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April 29, 1961

Patient Care and Science

Author Affiliations

Third-Year Medical Student 615 W. 164 St. New York City 32

JAMA. 1961;176(4):390. doi:10.1001/jama.1961.03040170136030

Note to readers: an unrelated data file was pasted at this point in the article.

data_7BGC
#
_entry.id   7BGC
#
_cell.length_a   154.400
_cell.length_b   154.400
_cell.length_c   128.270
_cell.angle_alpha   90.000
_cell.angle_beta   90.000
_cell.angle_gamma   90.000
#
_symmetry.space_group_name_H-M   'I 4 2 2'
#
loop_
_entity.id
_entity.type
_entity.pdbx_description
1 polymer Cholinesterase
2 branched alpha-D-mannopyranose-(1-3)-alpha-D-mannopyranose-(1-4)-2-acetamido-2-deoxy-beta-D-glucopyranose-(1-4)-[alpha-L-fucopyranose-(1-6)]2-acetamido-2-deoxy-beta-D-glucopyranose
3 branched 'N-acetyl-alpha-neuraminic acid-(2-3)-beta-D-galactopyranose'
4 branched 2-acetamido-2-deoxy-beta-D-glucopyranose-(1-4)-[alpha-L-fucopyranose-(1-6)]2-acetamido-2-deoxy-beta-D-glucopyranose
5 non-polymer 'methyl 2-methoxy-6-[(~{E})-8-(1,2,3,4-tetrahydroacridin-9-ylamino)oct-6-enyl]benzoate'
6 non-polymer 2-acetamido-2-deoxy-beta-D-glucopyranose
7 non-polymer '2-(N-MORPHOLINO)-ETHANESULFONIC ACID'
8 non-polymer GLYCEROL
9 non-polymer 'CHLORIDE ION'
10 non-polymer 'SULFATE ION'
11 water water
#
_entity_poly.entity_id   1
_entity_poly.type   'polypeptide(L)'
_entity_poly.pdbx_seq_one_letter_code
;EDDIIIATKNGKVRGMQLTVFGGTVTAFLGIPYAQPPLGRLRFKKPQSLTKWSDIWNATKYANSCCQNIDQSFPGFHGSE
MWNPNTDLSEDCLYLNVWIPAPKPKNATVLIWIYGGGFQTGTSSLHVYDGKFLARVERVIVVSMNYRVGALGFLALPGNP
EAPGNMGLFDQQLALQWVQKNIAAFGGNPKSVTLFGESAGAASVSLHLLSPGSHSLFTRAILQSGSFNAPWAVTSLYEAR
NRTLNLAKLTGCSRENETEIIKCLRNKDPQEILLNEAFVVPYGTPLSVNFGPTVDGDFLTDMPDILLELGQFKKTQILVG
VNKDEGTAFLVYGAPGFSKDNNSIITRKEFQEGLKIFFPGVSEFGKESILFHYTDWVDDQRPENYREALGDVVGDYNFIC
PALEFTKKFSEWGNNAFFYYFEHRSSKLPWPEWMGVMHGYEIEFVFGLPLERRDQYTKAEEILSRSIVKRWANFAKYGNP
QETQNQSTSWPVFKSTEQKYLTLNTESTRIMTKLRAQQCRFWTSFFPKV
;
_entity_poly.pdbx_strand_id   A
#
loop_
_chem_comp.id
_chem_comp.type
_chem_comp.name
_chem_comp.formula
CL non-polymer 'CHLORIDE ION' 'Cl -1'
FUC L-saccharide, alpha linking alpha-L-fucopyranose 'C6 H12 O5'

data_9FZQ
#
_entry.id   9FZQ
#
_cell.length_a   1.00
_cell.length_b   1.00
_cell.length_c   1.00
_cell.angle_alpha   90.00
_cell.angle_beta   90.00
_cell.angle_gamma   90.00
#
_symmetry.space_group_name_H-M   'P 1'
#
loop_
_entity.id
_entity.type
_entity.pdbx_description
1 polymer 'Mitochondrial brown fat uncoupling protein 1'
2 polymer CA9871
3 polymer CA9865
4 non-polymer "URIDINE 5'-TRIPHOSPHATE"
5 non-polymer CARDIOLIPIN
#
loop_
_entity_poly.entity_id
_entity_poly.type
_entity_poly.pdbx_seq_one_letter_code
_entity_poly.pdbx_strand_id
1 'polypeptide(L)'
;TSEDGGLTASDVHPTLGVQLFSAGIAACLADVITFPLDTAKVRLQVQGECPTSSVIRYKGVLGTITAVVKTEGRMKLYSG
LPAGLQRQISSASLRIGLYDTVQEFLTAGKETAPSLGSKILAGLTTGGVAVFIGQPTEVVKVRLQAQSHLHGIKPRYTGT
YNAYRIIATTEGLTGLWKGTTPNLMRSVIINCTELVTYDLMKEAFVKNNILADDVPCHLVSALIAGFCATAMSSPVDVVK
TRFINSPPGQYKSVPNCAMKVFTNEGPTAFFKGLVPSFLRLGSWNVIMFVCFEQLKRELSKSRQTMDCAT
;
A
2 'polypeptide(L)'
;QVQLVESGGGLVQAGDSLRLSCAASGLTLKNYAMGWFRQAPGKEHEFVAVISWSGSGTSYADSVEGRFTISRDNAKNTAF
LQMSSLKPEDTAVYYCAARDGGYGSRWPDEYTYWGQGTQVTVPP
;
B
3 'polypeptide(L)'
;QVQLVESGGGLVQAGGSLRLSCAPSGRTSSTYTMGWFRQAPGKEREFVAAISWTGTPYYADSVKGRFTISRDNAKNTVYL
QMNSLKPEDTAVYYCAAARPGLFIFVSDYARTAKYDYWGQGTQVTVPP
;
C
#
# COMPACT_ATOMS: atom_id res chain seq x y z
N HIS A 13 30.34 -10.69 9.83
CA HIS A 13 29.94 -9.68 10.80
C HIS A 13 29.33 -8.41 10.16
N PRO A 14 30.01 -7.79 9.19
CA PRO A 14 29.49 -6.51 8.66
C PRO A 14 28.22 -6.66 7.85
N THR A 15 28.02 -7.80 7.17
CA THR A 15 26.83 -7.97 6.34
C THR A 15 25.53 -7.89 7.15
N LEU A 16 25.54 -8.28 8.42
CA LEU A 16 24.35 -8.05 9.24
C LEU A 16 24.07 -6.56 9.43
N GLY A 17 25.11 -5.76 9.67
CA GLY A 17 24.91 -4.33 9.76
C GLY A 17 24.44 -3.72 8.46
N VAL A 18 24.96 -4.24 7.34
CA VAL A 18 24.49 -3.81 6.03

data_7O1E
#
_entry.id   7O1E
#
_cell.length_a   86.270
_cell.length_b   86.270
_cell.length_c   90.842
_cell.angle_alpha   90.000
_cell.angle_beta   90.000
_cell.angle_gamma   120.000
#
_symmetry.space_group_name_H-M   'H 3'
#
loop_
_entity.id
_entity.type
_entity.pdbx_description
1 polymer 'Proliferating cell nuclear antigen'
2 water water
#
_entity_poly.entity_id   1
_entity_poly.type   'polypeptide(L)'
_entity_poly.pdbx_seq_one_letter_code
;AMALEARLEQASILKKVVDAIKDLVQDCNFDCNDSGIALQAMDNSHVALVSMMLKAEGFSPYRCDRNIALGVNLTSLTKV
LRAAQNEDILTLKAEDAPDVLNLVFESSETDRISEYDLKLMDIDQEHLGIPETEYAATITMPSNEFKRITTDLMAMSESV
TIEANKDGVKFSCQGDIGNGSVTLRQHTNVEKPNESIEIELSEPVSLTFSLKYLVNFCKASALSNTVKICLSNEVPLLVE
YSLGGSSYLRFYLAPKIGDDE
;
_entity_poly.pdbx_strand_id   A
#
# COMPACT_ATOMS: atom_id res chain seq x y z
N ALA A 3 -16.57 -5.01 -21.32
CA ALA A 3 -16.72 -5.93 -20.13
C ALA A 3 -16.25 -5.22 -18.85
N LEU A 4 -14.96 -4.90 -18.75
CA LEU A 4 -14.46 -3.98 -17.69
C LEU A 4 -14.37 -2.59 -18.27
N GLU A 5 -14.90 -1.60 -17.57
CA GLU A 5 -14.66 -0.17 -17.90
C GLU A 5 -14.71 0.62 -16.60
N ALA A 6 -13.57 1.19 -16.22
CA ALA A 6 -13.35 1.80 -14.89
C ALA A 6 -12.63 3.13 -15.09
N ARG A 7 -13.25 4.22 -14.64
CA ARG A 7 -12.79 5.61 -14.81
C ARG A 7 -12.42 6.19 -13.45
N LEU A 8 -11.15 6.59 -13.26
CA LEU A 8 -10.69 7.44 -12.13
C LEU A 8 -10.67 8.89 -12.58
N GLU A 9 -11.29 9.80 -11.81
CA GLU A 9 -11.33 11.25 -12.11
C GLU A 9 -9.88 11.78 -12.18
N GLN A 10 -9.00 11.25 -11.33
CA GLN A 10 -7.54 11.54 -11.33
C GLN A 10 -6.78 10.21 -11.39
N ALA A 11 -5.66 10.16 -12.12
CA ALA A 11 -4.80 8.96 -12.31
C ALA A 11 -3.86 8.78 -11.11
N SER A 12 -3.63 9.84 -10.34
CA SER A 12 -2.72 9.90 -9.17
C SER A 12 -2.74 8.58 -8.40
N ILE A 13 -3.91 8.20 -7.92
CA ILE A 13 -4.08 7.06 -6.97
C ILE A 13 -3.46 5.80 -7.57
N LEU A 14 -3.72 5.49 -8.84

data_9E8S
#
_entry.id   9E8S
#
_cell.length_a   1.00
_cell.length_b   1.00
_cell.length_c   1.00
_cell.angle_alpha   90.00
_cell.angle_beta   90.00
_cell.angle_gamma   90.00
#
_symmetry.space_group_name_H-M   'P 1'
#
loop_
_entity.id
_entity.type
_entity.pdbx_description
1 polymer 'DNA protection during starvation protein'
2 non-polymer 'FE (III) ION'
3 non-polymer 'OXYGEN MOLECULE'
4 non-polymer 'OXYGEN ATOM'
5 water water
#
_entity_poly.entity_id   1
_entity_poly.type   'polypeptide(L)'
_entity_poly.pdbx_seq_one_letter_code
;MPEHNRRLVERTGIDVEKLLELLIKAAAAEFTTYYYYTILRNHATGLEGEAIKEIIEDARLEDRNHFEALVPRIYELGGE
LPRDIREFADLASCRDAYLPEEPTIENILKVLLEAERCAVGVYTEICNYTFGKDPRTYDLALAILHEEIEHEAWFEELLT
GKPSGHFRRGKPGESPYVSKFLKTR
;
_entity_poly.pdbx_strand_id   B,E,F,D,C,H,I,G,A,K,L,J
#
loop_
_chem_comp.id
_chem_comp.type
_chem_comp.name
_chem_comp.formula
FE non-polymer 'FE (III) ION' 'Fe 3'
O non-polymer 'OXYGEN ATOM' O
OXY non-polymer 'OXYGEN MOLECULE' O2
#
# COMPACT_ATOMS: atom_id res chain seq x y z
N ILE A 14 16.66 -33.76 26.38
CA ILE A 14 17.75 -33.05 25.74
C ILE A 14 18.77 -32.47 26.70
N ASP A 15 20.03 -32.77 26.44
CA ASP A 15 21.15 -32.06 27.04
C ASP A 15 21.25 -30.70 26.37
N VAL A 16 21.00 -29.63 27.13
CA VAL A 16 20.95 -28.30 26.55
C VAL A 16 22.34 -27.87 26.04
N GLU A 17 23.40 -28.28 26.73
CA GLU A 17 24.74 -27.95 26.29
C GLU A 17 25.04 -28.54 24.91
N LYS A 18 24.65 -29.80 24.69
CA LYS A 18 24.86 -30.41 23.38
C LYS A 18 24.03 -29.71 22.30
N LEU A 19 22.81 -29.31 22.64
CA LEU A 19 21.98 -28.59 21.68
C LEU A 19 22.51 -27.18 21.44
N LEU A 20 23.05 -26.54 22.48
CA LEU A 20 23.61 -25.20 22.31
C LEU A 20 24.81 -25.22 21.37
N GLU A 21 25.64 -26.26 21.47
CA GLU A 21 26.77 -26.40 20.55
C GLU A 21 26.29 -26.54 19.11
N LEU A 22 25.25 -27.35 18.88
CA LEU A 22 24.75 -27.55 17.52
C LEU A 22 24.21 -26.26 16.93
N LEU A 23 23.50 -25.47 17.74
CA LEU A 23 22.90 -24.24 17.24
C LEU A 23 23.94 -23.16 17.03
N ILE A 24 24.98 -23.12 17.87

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To the Editor:—  It is no momentary whim which dictates this letter, but, rather, stimulation of ideas long pondered. Recent exposure to the program of Home Care, as organized by Montefiore Hospital in New York City, has focused my attention on certain aspects of medical education and practice which are, I believe, of great importance. There are two things about this wonderful program which are surprising. The first is that, despite its obvious advantages in the promotion of the well-being of the patient, it is in such little vogue in medical care today. More surprising is the fact that the program is indeed, a surprise to me; one would think that a [ill]lan of such merit would have been brought to the attention of medical students earlier in their career.These two surprising features point up what must be considered important phenomena of medical care and philosophy. There is the

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